The physical pain was excruciating but a phenomenal strength and focus arose within me, which guided me out of the cottage. Eventually a courageous passer-by managed to disarm my attacker, as she was trying to hack off my head. When the Police eventually arrived they thought I was dead, but I was aware of everything, including the unhelpful onlookers who were discussing the ambulance strike, and the businessman who wouldn’t cover me with his jacket because he didn’t want it “ruined” by my blood. The exsanguinated pile of flesh and bones slumped in the drive seemed to have little to do with who I was. I cheered when my partner Tony arrived on the scene. His courage and certainty pulled me back. There was serendipity in the way my rescue unfolded and I knew I would live. My loved ones were not so certain.
The main topics of conversation over my mummified body were blame and retribution. Tony became the scapegoat as he had sent the woman patient to our cottage. From my perspective, the sequence of events that had led up to her arrival in our kitchen were so bizarre I knew there was no one to blame. I felt certain the attack was part of a much bigger picture. I believed on some level that it had had to happen and that it was not the tragic accident that most people thought. I was determined to understand and a quest for truth began to unfold within me.
My rapid recovery from the five main stab wounds was considered something of a miracle but there were difficult repercussions in every aspect of my life. My mother, having lost her brother tragically, remained inconsolable and had a breakdown. My stepfather blamed “my injuries” for her ensuing illness and in a misguided effort to protect her from further upset he banished me from their lives. After her premature death he asked for my forgiveness. I am not religious but Christ’s words, “Father forgive them for they know not what they do”, is the closest way to describe how I felt. This expansive feeling of understanding and compassion even allowed me to take a call from my assailant’s sister, who wanted me to know her sister was desperately sorry and asked my forgiveness. As I blamed no one, there was nothing to forgive, but there was still a lot for me to learn and understand. I hadn’t become evangelical, walking around with a beatific smile on my face but I went in search of teachings and people who had touched on the same loving perspective. I wanted to know if it was possible to reach this place of peace without some horrific trauma.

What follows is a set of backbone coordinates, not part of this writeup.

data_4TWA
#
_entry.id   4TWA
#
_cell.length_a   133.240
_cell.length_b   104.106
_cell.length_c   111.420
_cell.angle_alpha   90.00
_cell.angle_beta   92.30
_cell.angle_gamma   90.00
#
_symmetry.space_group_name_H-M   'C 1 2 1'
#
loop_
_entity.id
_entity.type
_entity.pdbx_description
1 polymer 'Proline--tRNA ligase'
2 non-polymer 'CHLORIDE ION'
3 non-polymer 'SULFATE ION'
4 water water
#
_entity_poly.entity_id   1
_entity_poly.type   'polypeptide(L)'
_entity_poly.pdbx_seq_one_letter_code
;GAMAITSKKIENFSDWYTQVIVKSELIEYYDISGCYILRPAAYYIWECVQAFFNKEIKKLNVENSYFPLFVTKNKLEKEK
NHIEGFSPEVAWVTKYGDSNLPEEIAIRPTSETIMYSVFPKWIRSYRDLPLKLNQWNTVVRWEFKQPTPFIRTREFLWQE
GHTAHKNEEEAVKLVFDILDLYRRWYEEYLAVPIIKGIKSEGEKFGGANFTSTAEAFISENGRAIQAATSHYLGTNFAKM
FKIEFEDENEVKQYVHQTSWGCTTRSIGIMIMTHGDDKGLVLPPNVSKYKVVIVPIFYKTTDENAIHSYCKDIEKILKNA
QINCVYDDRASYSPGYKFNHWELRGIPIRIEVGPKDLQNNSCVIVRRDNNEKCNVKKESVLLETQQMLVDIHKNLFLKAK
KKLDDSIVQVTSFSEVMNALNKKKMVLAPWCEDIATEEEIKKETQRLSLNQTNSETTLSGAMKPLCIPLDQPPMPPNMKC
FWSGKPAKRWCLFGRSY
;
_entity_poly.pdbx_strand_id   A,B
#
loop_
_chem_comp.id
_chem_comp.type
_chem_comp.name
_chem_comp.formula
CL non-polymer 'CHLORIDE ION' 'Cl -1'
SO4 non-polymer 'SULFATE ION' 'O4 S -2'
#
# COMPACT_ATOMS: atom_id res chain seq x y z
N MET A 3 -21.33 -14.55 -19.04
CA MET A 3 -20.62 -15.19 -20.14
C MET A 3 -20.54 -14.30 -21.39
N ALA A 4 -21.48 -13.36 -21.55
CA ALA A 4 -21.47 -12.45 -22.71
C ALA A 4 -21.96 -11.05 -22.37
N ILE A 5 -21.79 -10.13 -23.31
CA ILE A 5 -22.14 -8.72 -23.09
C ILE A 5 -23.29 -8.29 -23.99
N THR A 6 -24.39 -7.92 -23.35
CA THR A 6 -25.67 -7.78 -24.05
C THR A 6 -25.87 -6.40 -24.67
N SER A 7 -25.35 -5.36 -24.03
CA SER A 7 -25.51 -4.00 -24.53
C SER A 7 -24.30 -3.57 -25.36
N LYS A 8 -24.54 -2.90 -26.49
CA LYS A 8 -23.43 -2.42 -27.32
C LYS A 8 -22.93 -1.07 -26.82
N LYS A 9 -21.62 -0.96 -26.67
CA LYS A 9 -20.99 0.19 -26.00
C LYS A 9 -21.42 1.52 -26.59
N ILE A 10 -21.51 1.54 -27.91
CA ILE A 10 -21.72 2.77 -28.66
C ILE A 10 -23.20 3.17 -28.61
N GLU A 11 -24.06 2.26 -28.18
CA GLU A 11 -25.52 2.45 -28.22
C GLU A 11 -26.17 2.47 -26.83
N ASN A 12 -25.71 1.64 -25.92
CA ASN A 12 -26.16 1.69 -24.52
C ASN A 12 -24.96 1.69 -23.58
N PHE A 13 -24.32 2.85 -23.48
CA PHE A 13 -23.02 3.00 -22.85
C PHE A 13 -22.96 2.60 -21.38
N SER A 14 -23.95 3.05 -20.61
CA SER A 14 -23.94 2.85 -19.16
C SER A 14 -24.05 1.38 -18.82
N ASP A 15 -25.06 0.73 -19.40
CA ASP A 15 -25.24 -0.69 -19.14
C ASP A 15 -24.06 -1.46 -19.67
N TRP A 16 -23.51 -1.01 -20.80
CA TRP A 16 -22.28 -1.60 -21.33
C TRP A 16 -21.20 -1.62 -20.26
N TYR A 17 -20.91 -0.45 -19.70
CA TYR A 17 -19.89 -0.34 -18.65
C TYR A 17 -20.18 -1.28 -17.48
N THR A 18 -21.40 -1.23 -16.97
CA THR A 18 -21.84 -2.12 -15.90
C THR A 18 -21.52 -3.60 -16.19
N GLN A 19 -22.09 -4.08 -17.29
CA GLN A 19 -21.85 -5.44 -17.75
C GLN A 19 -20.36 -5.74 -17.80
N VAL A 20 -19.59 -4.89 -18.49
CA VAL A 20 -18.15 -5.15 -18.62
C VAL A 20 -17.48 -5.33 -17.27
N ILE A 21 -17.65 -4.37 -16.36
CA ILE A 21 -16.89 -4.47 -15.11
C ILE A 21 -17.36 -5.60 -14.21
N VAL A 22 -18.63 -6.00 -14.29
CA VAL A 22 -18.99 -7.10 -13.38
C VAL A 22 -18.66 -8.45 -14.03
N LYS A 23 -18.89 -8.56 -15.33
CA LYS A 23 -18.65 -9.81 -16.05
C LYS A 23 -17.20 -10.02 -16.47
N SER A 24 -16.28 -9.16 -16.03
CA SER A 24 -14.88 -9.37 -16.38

I wrote “A Stranger in Paradise” to offer back my insights and understandings of the entire experience. The book attracted worldwide media attention because it made people cry as much with laughter as outrage and it explained how I was able to forgive. I refused to be pigeonholed as a grim faced victim, although this was the angle many photographers and journalists wanted. The unprecedented coverage sparked positive debate and discussion and I was invited to share my story with thousands of people around the world. I have learnt that this inner place of forgiveness and peace is available to everyone, everywhere, and in any circumstance. I now know when there is understanding there can be compassion. When compassion arises there can be forgiveness. Where there is forgiveness there is peace